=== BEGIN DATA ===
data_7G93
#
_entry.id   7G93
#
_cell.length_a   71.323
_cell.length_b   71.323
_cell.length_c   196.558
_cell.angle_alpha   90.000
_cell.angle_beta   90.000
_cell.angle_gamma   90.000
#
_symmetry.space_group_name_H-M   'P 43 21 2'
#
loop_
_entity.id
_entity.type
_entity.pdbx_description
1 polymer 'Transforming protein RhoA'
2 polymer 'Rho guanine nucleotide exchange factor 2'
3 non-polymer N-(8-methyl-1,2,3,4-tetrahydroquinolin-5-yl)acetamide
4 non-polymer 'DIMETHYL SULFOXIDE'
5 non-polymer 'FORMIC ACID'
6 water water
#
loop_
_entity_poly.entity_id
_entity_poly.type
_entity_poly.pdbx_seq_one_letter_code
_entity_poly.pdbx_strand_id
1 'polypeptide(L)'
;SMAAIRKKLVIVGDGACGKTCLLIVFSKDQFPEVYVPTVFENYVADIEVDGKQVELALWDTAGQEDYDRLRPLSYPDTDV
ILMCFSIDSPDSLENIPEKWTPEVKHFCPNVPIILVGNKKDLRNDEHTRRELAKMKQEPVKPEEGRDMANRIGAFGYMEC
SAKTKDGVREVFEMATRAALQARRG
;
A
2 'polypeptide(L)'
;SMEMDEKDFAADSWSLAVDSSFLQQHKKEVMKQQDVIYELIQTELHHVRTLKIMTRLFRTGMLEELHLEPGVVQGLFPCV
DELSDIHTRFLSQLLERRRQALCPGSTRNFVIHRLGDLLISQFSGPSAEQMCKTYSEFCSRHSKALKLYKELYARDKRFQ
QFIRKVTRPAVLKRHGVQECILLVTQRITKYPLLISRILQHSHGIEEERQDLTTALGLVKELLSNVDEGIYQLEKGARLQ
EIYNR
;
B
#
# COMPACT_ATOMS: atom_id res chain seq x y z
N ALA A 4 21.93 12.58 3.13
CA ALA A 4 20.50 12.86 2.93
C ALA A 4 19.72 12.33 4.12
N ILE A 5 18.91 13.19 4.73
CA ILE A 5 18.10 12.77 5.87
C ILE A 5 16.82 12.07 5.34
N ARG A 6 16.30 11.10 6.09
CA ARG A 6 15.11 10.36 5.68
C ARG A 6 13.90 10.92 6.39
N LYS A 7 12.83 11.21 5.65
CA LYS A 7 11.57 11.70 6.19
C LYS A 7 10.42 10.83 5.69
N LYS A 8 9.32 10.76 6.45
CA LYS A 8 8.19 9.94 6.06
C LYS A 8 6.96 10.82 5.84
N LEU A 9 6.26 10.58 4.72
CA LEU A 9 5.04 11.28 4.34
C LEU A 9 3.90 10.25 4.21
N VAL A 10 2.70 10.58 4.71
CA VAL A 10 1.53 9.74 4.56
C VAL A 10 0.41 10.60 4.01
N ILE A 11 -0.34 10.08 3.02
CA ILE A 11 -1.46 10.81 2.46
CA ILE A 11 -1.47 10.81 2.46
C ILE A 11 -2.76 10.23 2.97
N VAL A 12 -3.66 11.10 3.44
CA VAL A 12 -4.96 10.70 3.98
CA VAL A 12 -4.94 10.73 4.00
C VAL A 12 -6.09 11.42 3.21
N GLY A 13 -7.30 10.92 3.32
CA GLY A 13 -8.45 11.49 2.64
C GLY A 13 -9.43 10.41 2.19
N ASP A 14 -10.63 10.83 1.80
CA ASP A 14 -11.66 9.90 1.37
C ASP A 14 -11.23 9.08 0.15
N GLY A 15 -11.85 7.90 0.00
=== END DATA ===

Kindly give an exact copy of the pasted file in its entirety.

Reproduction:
data_7G93
#
_entry.id   7G93
#
_cell.length_a   71.323
_cell.length_b   71.323
_cell.length_c   196.558
_cell.angle_alpha   90.000
_cell.angle_beta   90.000
_cell.angle_gamma   90.000
#
_symmetry.space_group_name_H-M   'P 43 21 2'
#
loop_
_entity.id
_entity.type
_entity.pdbx_description
1 polymer 'Transforming protein RhoA'
2 polymer 'Rho guanine nucleotide exchange factor 2'
3 non-polymer N-(8-methyl-1,2,3,4-tetrahydroquinolin-5-yl)acetamide
4 non-polymer 'DIMETHYL SULFOXIDE'
5 non-polymer 'FORMIC ACID'
6 water water
#
loop_
_entity_poly.entity_id
_entity_poly.type
_entity_poly.pdbx_seq_one_letter_code
_entity_poly.pdbx_strand_id
1 'polypeptide(L)'
;SMAAIRKKLVIVGDGACGKTCLLIVFSKDQFPEVYVPTVFENYVADIEVDGKQVELALWDTAGQEDYDRLRPLSYPDTDV
ILMCFSIDSPDSLENIPEKWTPEVKHFCPNVPIILVGNKKDLRNDEHTRRELAKMKQEPVKPEEGRDMANRIGAFGYMEC
SAKTKDGVREVFEMATRAALQARRG
;
A
2 'polypeptide(L)'
;SMEMDEKDFAADSWSLAVDSSFLQQHKKEVMKQQDVIYELIQTELHHVRTLKIMTRLFRTGMLEELHLEPGVVQGLFPCV
DELSDIHTRFLSQLLERRRQALCPGSTRNFVIHRLGDLLISQFSGPSAEQMCKTYSEFCSRHSKALKLYKELYARDKRFQ
QFIRKVTRPAVLKRHGVQECILLVTQRITKYPLLISRILQHSHGIEEERQDLTTALGLVKELLSNVDEGIYQLEKGARLQ
EIYNR
;
B
#
# COMPACT_ATOMS: atom_id res chain seq x y z
N ALA A 4 21.93 12.58 3.13
CA ALA A 4 20.50 12.86 2.93
C ALA A 4 19.72 12.33 4.12
N ILE A 5 18.91 13.19 4.73
CA ILE A 5 18.10 12.77 5.87
C ILE A 5 16.82 12.07 5.34
N ARG A 6 16.30 11.10 6.09
CA ARG A 6 15.11 10.36 5.68
C ARG A 6 13.90 10.92 6.39
N LYS A 7 12.83 11.21 5.65
CA LYS A 7 11.57 11.70 6.19
C LYS A 7 10.42 10.83 5.69
N LYS A 8 9.32 10.76 6.45
CA LYS A 8 8.19 9.94 6.06
C LYS A 8 6.96 10.82 5.84
N LEU A 9 6.26 10.58 4.72
CA LEU A 9 5.04 11.28 4.34
C LEU A 9 3.90 10.25 4.21
N VAL A 10 2.70 10.58 4.71
CA VAL A 10 1.53 9.74 4.56
C VAL A 10 0.41 10.60 4.01
N ILE A 11 -0.34 10.08 3.02
CA ILE A 11 -1.46 10.81 2.46
CA ILE A 11 -1.47 10.81 2.46
C ILE A 11 -2.76 10.23 2.97
N VAL A 12 -3.66 11.10 3.44
CA VAL A 12 -4.96 10.70 3.98
CA VAL A 12 -4.94 10.73 4.00
C VAL A 12 -6.09 11.42 3.21
N GLY A 13 -7.30 10.92 3.32
CA GLY A 13 -8.45 11.49 2.64
C GLY A 13 -9.43 10.41 2.19
N ASP A 14 -10.63 10.83 1.80
CA ASP A 14 -11.66 9.90 1.37
C ASP A 14 -11.23 9.08 0.15
N GLY A 15 -11.85 7.90 0.00